A commemorative anthology, The Great War 1914 – 1918: The Kingdom of Serbia, the United States of America and the Serbian American Diaspora will be presented within the framework of the Serbian Movie Festival by His Grace Bishop IRINEJ of Eastern America and Dr. Krinka Vidakovic Petrov, Scholar and Editor, on SATURDAY, MARCH 30, 2019, beginning at 1:00 PM, at the University of Pittsburgh, Cathedral of Learning Room 232, at 4200 Fifth Avenue, Pittsburgh, PA 15260.
The book is dedicated to the Great War, an event that shook the world one hundred years ago. Within this vast historical frame-work, this book focuses on the relationship between two Allies—the Kingdom of Serbia and the United States of America, including the role of the Serbian American Diaspora. The chapters in this book deal with general issues regarding Serbia’s role in the Great War, beginning with the event that would trigger the war and put the small town of Sarajevo on the world map. This book offers a wealth of information as well as a fascinating narrative of the human urge to resist, survive, and be free to live and love.
Copies of the book, an invaluable addition to any library, home or public, will be made available for purchase.
Information found in Sloboda, March 10, 2019, Vol. 67, No. 3.
BOOK REVIEW: The Great War 1914-1918.
The Kingdom of Serbia, the United States of America and the Serbian American Diaspora / Велики рат 1914-1918. Краљевина Србија, Сједињене Америчке Државе и српска дијаспора у Америци, ed. by Krinka Vidakovic Petrov, Alhambra, CА, Sebastian Press, Series Serbica Americana No. 9, 2018.
The Great War 1914-1918: The Kingdom of Serbia, the United States of America and the Serbian American Diaspora edited by Krinka Vidakovic Petrov stands out in the series of publications that appeared within the framework of the commemoration of the end of World War One. This bilingual study consisting of texts in English and Serbian was initiated and sponsored by His Grace Irinej, Bishop of the Eastern American Diocese of the Serbian Orthodox Church, and published in 2018 by Sebastian Press in Alhambra, CA. The reason for its publication was an important anniversary in Serbian-American relations: one hundred years since the administration of American President Woodrow Wilson, guided by the wish to express respect for the suffering, sacrifice and heroic struggle of the Serbian people throughout the four-year period of aggression by the Central Powers, launched an Appeal to Americans to pray for the Serbian people on July 28 of 1918 proclaimed as Serbian Day in America. The first presentation of this book took place in Washington, D.C. in July of 2018 at the events dedicated to the commemoration of this anniversary organized by the Eastern American Diocese of the Serbian Orthodox Church and supported by Serbian American organizations.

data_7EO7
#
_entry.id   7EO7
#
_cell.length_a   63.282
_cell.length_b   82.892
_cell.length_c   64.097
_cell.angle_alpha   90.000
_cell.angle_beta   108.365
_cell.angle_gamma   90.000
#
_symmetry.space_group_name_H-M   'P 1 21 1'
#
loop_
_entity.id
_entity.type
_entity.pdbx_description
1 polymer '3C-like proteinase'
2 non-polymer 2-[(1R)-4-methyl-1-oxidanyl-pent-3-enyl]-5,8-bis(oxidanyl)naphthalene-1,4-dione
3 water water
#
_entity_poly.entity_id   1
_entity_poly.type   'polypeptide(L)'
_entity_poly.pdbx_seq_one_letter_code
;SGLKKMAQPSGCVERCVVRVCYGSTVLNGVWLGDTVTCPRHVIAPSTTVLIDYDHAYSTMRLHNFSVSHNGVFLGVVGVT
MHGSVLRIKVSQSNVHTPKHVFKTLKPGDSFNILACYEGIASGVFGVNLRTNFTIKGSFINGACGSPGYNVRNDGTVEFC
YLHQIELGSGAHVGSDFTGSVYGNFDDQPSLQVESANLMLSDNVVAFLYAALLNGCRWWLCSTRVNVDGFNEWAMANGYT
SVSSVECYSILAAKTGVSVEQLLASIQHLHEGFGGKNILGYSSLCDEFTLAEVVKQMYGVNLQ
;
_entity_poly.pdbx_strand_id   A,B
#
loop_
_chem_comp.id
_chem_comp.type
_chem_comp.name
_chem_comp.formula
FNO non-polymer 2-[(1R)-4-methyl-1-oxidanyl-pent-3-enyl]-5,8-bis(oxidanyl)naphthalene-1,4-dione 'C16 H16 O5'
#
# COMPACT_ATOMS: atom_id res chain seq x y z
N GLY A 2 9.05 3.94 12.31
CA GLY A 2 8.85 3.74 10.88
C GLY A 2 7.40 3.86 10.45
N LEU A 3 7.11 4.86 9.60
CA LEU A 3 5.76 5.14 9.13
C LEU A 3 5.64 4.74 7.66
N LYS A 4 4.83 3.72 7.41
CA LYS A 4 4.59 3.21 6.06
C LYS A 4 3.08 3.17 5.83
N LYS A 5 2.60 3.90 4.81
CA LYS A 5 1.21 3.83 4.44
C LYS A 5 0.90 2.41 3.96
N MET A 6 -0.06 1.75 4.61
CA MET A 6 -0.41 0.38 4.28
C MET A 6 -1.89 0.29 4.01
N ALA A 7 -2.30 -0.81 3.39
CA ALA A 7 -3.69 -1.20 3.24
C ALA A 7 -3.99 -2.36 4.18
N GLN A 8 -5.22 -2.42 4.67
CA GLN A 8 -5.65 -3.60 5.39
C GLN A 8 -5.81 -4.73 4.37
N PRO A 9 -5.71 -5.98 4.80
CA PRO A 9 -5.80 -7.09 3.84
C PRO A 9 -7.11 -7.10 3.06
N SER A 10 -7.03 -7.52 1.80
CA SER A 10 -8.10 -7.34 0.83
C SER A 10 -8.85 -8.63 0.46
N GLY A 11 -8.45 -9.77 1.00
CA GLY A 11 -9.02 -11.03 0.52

Krinka Vidakovic Petrov stated that she edited this book as a contribution to the collective and public memory of World War One, from which the USA emerged as a world power, while Serbia played a key role in the redrawing of the map of the Balkans, participating in a crucial way in the establishment of the Yugoslav state. The over 500 pages of this book bring together 38 contributions of historians, philologists, political scientists and other authors dedicated to the research of relations between the Kingdom of Serbia and the United States of America, including the important role of the Serbian America Diaspora in World War One.
The first chapter titled Serbia in the Great War presents contributions of outstanding Serbian historians, M. Ekmecic, A. Mitrovic, M. Radojevic, Lj. Dimic, A. Zivotic, and S. G. Markovic who discuss landmark events from the Sarajevo assassination (1914), the evacuation of the Serbian army and part of the population across the Albanian mountains, the revival at Corfu and the breakthrough of the Salonika Front, up to the creation of the Kingdom of the Serbs, Croats and Slovenes (1918).
The second chapter is dedicated to the political and diplomatic relations between Serbia and the USA, especially after America joined the war effort in April of 1917 and the arrival of the Serbian envoy Ljubomir Mihailovic as head of the Serbian legation in Washington. The contributions of D. Zivojinovic, U. Ostojic Fejic, A. Dragnich, M. Kocic, and St. Stamenkovic show that these two countries were not only geographically distant, but differed substantially in their social, historical, political and cultural development. Unlike American public opinion, the American administration did not display interest in Serbia in the first years of the war. The works of D. Zivojinovic and U. Ostojic Fejic show that the change in the official US position regarding Serbia was indirect and that based on considerations and concerns for the future of Austro-Hungary. American President Woodrow Wilson supported Serbia diplomatically and financially, rejecting at the same time the break-up of Austro-Hungary. Only in the middle of 1918 did he definitely decide to back the principle of self-determination and thereby accept the Serbia’s war goal - unification in the Kingdom of Serbs, Croats and Slovenes.